On 3rd October David Cameron told the Sunday Telegraph that a Conservative government will "smash open the state education monopoly so that any qualified organisation can set up a new state schoo".
What sort of organisations will be able to qualify? Well, according to the Conservatives' two years old policy document, "The country which provides the closest model for what we wish to do is Sweden".
A major feature of the Swedish system is that profit-seeking enterprises, including PLCs, qualify. Indeed three-quarters of the new schools in the Swedish model are profit-seeking. Furthermore, an impeccable source wrote, in a recent article for the Spectator and the Daily Telegraph that "the Swedish model would not exist without the acceptance of profit-making organisations". Yet it has long been clear that Cameroons have no intention whatsoever of permitting such enterprises to "qualify". After all, that would be private enterprise; strictly passé for the Cameroons.
Or would it? During the conference week, part of the pro-Tory press was willing itself to believe otherwise. Thus on 8th October the Spectator editorial said “Crucially, it now looks likely that the new schools will be able to be run for profit" while in its Coffee House, Fraser Nelson wrote “Michael Gove’s new Swedish schools will, it seems, be allowed to make a profit".
This blog is some 3 weeks late while I have searched vainly for support of these notions.
I could be wrong, but if I am right, the Cameroons are guilty of serious misrepresentation of the "Swedish model". The same goes for another of their favourites – "the post-bureaucratic age" (largely via the internet and the information revolution). But the word "bureaucratic" refers to management in government and the public sector. The post-bureaucratic age is not a result of the internet as Dave the Vague likes to claim. It is the result of Adam Smith’s "invisible hand" – the most powerful information system the world has ever seen – bar none, whilst the internet is a mere side-show which enhances whatever market signals are allowed by the bureaucrats.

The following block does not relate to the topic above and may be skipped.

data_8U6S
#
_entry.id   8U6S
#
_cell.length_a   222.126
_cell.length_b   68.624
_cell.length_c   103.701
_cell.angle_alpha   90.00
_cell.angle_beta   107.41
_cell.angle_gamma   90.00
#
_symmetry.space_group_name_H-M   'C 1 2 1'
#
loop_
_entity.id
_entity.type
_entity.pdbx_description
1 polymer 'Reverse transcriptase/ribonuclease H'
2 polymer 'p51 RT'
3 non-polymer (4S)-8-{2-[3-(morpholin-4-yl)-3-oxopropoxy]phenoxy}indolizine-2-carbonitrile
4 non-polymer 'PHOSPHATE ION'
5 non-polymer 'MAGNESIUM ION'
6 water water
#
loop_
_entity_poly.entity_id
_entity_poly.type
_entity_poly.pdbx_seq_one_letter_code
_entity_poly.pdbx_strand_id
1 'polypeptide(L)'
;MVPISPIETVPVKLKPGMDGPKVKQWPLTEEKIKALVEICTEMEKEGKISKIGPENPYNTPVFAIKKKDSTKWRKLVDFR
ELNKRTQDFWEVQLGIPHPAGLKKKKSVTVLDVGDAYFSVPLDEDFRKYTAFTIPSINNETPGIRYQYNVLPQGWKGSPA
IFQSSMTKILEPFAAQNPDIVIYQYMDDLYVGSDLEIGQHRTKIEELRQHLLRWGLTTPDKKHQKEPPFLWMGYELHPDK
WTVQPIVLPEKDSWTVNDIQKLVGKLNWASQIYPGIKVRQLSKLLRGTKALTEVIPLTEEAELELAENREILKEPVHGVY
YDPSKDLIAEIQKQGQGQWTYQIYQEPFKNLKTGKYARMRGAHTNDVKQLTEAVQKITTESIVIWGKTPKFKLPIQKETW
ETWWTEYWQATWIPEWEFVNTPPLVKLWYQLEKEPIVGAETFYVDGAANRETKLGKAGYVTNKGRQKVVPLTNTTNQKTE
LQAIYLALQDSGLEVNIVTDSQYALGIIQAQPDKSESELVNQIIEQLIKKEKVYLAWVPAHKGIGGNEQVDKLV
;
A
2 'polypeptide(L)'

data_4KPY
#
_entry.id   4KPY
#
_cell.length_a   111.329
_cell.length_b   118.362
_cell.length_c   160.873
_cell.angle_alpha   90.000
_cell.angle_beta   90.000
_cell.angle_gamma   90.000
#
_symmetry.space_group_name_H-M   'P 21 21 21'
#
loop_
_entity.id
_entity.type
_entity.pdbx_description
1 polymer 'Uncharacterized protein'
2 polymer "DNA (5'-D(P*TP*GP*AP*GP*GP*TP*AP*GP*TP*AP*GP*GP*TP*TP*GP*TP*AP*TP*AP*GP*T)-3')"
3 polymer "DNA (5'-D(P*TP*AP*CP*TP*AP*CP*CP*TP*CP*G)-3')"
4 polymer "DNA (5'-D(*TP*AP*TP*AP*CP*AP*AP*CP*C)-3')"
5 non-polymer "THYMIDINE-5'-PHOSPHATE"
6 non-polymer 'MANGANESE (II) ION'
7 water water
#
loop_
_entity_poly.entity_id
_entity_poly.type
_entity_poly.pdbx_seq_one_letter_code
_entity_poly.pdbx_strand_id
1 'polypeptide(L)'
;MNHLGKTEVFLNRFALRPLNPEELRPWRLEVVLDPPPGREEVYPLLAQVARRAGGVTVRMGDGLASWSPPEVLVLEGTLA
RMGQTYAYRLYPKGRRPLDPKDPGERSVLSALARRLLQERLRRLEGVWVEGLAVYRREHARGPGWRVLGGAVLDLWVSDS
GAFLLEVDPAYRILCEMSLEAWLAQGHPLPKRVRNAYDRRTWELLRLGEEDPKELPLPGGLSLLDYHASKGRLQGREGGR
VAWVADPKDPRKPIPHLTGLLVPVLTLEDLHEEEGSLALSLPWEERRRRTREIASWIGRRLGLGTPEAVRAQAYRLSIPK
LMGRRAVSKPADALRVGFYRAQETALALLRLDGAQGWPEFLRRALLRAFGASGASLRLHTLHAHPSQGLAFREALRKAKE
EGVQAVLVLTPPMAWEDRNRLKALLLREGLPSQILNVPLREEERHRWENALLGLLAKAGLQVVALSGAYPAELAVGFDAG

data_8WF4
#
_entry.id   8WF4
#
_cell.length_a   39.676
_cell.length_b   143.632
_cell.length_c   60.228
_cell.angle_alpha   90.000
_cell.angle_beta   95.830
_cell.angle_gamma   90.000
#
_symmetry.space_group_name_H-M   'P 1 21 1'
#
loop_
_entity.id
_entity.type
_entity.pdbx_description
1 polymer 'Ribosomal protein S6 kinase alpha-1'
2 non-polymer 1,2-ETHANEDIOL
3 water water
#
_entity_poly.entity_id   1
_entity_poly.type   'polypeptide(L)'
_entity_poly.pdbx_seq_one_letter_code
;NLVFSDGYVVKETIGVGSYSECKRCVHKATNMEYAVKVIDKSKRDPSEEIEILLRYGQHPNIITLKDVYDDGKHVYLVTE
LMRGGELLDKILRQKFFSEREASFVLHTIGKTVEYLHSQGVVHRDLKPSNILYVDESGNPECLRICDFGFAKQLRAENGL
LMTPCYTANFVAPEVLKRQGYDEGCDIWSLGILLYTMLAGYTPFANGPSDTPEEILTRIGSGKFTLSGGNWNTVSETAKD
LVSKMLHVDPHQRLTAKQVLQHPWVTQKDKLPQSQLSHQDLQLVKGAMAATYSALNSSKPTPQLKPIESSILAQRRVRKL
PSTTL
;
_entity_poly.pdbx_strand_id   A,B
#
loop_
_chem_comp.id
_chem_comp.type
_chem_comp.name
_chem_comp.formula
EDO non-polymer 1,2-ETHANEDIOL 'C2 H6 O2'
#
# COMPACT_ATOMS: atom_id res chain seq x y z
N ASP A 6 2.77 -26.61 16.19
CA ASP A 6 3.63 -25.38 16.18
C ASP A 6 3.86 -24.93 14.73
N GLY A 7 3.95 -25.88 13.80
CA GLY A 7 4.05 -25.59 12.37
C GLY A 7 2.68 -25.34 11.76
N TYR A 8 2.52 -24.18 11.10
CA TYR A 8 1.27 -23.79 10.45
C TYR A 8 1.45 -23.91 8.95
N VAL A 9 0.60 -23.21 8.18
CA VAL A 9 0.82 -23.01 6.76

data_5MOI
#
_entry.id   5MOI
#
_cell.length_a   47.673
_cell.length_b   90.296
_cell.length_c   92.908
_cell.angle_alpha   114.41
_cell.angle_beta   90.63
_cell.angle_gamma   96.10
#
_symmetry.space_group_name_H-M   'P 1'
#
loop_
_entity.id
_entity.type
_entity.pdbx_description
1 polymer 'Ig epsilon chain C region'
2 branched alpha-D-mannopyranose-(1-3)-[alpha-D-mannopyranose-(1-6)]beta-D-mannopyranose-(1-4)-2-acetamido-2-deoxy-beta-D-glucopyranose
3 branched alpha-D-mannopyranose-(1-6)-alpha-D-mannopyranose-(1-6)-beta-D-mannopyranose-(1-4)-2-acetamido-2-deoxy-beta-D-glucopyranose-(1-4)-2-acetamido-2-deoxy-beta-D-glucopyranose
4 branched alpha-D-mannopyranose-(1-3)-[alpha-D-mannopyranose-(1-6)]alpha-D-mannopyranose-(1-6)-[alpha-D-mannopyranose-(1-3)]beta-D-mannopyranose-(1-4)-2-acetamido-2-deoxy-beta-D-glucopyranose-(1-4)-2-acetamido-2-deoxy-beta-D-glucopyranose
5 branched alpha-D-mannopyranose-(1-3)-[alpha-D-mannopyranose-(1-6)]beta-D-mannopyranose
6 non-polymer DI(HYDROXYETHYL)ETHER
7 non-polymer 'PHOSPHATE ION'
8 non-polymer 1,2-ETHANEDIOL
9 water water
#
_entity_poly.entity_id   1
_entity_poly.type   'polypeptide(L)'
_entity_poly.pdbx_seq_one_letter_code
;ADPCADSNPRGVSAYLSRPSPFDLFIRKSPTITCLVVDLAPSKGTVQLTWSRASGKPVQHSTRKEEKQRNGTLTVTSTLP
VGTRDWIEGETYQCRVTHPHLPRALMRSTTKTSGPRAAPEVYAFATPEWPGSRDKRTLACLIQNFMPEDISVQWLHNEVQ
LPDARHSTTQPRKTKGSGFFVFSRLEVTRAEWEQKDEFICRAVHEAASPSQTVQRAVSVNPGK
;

To reduce bureaucracy the Cameroons must slash taxes and allow private enterprise to flourish, rather than continue to tax us all and dish the funds out again to a few favoured voluntary groups. A good start would be to allow any entity, especially a profit-seeking institution, to create a school and charge fees directly, with a full tax rebate to those who thus reduce the cost of state education by moving their children out of it altogether. Don’t hold your breath.